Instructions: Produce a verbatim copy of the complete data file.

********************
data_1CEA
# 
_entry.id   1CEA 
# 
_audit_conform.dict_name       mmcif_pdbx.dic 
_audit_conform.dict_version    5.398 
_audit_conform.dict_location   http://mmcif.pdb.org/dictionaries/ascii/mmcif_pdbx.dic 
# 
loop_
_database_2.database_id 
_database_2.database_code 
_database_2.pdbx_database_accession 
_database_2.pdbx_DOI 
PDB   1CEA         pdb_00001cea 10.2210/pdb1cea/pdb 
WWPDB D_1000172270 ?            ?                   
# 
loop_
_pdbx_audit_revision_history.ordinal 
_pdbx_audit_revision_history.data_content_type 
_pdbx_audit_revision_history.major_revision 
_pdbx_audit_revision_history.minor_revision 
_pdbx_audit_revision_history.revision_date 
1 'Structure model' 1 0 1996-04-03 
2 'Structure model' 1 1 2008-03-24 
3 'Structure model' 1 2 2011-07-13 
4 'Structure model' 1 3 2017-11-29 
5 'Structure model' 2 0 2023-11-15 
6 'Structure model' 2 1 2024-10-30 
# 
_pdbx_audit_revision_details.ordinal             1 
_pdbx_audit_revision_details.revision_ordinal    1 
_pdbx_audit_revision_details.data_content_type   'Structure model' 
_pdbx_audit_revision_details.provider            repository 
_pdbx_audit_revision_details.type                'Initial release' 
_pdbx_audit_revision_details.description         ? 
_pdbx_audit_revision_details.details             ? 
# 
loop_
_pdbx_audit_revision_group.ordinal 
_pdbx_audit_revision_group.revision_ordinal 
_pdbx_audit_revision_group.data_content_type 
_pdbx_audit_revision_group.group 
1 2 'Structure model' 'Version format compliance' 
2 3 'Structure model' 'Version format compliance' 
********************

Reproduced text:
data_1CEA
# 
_entry.id   1CEA 
# 
_audit_conform.dict_name       mmcif_pdbx.dic 
_audit_conform.dict_version    5.398 
_audit_conform.dict_location   http://mmcif.pdb.org/dictionaries/ascii/mmcif_pdbx.dic 
# 
loop_
_database_2.database_id 
_database_2.database_code 
_database_2.pdbx_database_accession 
_database_2.pdbx_DOI 
PDB   1CEA         pdb_00001cea 10.2210/pdb1cea/pdb 
WWPDB D_1000172270 ?            ?                   
# 
loop_
_pdbx_audit_revision_history.ordinal 
_pdbx_audit_revision_history.data_content_type 
_pdbx_audit_revision_history.major_revision 
_pdbx_audit_revision_history.minor_revision 
_pdbx_audit_revision_history.revision_date 
1 'Structure model' 1 0 1996-04-03 
2 'Structure model' 1 1 2008-03-24 
3 'Structure model' 1 2 2011-07-13 
4 'Structure model' 1 3 2017-11-29 
5 'Structure model' 2 0 2023-11-15 
6 'Structure model' 2 1 2024-10-30 
# 
_pdbx_audit_revision_details.ordinal             1 
_pdbx_audit_revision_details.revision_ordinal    1 
_pdbx_audit_revision_details.data_content_type   'Structure model' 
_pdbx_audit_revision_details.provider            repository 
_pdbx_audit_revision_details.type                'Initial release' 
_pdbx_audit_revision_details.description         ? 
_pdbx_audit_revision_details.details             ? 
# 
loop_
_pdbx_audit_revision_group.ordinal 
_pdbx_audit_revision_group.revision_ordinal 
_pdbx_audit_revision_group.data_content_type 
_pdbx_audit_revision_group.group 
1 2 'Structure model' 'Version format compliance' 
2 3 'Structure model' 'Version format compliance' 